Boxing


25 Years Ago Today: Mike Tyson Destroys Trevor Berbick, Makes History

By James Slater: A quarter of a century ago today, on the 23rd anniversary of the tragic assassination of President John. F Kennedy, heavyweight sensation Mile Tyson put his own name into the history books. “Kid Dynamite,” as the 20-year-old was known back in 1986, was a 27-0(25) contender, WBC ruler Berbick was an experienced 32-year-old with a 31-4-1(23) pro ledger.

What followed was a complete mismatch.

Although many people erroneously claimed that Tyson would become the youngest heavyweight champion in history were he to do as anticipated and win inside The Las Vegas Hilton, in fact he would become the youngest ever holder of the WBC heavyweight title - Floyd Patterson’s record for being the youngest ever WORLD champ at heavyweight while aged twenty-one would remain intact whatever happened on the night of November 22nd 1986. Maybe Tyson would go on to claim linear honours before reaching the age Floyd had been when he’d done so, but time alone would tell us this. Still, even winning a portion of the heavyweight title while only a few months out of his teen years would be an incredible achievement for “Iron Mike”. The huge live crowd, as well as the home T.V audience watching around the world, sat back with keen anticipation to see if he could do so.

Before the fight there had been some minor controversy regarding the apparel the boxers would wear into the ring. Tyson, as had been his custom wanted to wear black. Unfortunately Berbick, who had the right to chose as champion, wanted to do the same. Tyson chose to accept a fine rather than change his colors. If, however, Trevor had hoped to unsettle the young contender with such mind games, he was to be badly disappointed.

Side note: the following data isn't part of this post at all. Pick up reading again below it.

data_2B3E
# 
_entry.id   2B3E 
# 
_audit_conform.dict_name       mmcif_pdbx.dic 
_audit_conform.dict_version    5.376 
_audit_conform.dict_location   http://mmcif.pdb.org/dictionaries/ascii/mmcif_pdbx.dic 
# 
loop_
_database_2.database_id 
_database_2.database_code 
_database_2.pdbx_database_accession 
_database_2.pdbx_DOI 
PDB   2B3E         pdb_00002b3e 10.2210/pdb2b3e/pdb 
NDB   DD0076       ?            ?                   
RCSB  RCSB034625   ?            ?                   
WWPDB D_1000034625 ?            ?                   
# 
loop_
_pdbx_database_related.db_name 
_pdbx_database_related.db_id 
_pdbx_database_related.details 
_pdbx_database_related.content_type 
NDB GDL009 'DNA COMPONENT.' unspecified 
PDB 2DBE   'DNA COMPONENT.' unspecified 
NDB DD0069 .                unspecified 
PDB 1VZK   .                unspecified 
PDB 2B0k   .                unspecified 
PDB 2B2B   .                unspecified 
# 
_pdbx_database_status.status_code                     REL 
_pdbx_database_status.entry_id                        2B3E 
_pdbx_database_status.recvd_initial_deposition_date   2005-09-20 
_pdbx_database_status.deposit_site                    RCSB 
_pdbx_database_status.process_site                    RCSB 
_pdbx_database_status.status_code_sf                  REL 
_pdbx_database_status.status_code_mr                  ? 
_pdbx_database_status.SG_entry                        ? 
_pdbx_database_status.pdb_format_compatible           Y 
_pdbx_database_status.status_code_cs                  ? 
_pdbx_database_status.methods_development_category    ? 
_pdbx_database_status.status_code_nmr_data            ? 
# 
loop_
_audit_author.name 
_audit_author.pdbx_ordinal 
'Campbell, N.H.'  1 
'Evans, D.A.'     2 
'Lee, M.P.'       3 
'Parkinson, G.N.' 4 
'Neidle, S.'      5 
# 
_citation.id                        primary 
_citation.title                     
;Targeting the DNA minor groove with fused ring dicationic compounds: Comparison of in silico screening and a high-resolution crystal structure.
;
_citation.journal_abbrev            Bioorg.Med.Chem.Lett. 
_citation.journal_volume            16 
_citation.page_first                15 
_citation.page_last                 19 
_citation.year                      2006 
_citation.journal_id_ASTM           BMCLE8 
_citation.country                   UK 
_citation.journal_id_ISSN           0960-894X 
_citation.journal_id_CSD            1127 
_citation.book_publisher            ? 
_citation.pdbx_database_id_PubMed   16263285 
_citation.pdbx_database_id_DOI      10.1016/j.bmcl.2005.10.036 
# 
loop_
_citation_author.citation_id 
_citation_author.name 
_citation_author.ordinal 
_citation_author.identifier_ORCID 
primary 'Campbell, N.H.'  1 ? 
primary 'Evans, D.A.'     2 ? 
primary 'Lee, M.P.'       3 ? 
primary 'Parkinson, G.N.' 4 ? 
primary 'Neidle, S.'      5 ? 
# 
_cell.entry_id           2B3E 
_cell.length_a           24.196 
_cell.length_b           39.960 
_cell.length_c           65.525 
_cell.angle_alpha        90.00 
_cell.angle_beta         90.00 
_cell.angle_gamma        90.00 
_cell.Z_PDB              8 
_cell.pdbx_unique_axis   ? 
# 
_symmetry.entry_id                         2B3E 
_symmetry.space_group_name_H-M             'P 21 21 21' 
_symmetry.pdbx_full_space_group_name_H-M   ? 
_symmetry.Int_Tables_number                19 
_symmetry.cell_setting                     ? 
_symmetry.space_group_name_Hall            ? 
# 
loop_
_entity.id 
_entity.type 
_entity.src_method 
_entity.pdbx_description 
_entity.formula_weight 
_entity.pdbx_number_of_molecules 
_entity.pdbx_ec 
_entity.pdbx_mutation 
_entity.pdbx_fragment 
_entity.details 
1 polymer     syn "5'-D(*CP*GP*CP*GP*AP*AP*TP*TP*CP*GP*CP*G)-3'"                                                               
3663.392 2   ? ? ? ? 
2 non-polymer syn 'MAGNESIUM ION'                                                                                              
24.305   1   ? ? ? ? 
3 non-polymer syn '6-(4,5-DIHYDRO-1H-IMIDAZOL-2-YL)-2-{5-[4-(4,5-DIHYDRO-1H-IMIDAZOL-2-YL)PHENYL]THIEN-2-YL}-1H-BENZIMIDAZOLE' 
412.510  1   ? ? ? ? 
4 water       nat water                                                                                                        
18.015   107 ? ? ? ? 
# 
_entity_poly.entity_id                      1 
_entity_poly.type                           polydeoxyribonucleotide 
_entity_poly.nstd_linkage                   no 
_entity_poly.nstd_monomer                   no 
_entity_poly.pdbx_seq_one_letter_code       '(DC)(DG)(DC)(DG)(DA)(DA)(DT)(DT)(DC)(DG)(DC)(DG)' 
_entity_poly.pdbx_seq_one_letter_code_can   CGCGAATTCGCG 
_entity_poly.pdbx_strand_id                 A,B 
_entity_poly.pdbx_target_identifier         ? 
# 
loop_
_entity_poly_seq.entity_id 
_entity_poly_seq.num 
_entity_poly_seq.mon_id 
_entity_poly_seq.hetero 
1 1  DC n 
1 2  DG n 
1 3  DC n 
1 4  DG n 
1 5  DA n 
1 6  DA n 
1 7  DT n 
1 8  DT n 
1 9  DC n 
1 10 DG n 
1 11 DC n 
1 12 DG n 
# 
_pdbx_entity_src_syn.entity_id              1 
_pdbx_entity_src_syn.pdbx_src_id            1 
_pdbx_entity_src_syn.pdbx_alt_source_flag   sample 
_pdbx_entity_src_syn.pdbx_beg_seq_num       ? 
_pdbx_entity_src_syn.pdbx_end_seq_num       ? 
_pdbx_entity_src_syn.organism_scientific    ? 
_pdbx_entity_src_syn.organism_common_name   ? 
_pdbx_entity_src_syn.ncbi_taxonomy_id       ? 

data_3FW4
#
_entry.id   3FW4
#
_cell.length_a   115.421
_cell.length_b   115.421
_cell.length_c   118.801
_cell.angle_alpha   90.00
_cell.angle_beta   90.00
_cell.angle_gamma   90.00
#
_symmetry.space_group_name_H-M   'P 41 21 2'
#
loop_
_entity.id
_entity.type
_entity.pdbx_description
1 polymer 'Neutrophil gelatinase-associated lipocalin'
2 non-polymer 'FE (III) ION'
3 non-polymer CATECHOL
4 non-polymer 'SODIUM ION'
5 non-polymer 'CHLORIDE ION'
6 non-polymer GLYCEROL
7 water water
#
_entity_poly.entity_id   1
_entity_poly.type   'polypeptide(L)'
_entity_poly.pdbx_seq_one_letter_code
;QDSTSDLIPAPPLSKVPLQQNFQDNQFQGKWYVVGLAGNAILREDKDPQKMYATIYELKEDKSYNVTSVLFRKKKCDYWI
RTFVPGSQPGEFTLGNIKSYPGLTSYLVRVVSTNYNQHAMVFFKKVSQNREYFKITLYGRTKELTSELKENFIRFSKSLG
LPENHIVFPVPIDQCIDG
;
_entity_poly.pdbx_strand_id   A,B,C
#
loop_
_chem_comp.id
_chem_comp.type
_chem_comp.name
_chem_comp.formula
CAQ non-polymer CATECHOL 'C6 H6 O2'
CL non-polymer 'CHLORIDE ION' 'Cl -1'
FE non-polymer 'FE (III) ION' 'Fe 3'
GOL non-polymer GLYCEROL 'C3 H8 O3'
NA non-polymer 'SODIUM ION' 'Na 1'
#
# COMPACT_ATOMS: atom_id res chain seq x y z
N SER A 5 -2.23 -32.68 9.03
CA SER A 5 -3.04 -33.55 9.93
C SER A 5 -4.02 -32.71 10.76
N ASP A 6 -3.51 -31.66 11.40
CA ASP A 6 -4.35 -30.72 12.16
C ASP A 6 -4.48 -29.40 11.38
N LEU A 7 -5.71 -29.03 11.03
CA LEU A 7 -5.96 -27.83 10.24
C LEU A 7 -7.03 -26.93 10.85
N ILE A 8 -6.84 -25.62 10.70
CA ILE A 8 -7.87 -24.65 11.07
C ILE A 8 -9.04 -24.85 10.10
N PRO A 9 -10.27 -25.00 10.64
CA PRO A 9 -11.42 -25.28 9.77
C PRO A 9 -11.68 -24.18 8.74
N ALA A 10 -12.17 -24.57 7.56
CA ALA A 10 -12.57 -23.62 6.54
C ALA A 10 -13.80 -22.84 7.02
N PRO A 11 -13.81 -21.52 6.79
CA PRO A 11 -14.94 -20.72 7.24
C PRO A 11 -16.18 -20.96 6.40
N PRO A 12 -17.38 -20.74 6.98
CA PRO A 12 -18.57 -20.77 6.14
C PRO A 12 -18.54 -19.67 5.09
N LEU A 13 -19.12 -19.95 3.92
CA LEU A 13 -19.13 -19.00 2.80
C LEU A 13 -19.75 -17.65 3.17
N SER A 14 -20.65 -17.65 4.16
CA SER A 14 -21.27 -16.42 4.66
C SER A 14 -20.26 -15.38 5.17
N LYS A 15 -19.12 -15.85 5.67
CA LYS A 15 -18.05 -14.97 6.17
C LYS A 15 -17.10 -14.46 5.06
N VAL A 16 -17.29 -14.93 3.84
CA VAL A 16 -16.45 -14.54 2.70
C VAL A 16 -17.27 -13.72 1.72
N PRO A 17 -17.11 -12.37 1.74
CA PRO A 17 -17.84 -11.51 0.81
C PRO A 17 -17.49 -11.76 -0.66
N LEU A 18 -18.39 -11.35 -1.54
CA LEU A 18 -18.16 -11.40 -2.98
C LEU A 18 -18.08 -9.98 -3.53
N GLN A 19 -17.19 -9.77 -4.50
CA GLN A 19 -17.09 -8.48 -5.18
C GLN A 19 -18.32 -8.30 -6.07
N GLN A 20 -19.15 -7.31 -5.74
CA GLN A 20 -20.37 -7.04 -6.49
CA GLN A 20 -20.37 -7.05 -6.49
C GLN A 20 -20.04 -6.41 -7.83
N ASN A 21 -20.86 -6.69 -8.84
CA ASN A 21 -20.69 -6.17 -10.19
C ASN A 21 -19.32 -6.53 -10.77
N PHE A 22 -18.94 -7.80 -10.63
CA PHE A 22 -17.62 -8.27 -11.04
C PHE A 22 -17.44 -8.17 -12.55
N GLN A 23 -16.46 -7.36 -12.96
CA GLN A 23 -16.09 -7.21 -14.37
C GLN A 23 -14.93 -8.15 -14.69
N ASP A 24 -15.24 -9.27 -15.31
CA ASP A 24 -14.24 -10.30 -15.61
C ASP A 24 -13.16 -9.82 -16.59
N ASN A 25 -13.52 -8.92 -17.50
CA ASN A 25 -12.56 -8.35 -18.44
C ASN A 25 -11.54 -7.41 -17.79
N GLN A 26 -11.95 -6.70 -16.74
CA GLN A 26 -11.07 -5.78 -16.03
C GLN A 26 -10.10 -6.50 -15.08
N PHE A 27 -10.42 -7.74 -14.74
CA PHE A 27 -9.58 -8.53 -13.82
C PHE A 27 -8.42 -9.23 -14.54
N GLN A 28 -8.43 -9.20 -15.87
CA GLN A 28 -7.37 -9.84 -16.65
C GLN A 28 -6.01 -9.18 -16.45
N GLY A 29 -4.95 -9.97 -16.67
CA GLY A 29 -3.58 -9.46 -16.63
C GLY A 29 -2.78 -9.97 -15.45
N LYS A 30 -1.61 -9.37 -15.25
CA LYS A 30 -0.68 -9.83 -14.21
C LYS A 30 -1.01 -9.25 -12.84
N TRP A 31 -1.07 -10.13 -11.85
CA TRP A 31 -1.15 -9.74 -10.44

The introductions, given by the late, great Chuck Hull, reverberated around the arena and then battle commenced. The fight was no contest right from the start. Tyson came out with fearsome ferocity while Berbick fought as though he was a fighter who was only a few bouts removed from the amateurs. What was actually surprising was the fact that Trevor managed to make it through the very first round. He was badly hurt on a few occasions in the opening three minutes, particularly at the very end of the round when he was badly shaken. He stuck out his chin as the bell rang in an attempt to show defiance, but one could see in his eyes what his real emotions were - he was utterly bewildered! Round two started and we were about to witness an ending to a boxing contest that was utterly frightening.

Tyson thrashed his way through Berbick’s offensive moves, such as they were, and landed his own hydrogen bombs. Although Berbick’s chin had a pretty decent reputation, tonight it had no chance! He was soon put down and although he bounced back up immediately it was clear to everyone the end of the fight was imminent. Tyson then landed an inside uppercut to Trevor’s jaw followed by a blurring left to the temple and, in a delayed reaction, the soon to be former WBC champion crashed again. He attempted to rise but his legs, having been reduced to jelly, had neither the capability nor the strength to hold him upright, and he fell again. And then yet again! Three times in all, Berbick was felled by the one punch! Tyson’s power was truly awesome. Mills Lane had no other option than to end the slaughter; what with Berbick’s yoyo impression. Not since George Foreman annihilated the late Joe Frazier in 1973 had a defending heavyweight champion been so brutally relieved of his crown.

A lot has happened since that electrifying night of heavyweight carnage. Berbick was murdered by a relative who claimed the boxer-turned preacher owed him money - the cowardly youngster opting to put a machete into the back of Trevor’s head in October of 2006. Berbick was just 52-years-old.

As for Tyson, he went on to become one of the greatest, most controversial, heavyweight champions in history. The unforgettable rollercoaster of a ride Tyson gave fight fans in the years after the Berbick triumph could easily provide a number of screenwriters with enough material for five or six movies. In short, we will never see anyone quite like Tyson again - for good or for bad.

Tyson went on from that Vegas night in 1986 and beat a number of good fighters; his June 1988 one-round taking out of the previously unbeaten Michael Spinks generally being regarded as his peak performance. In many ways, however, Tyson’s most memorable win, his most terrifying win, was scored a quarter of a century ago today.

Article posted on 22.11.2011



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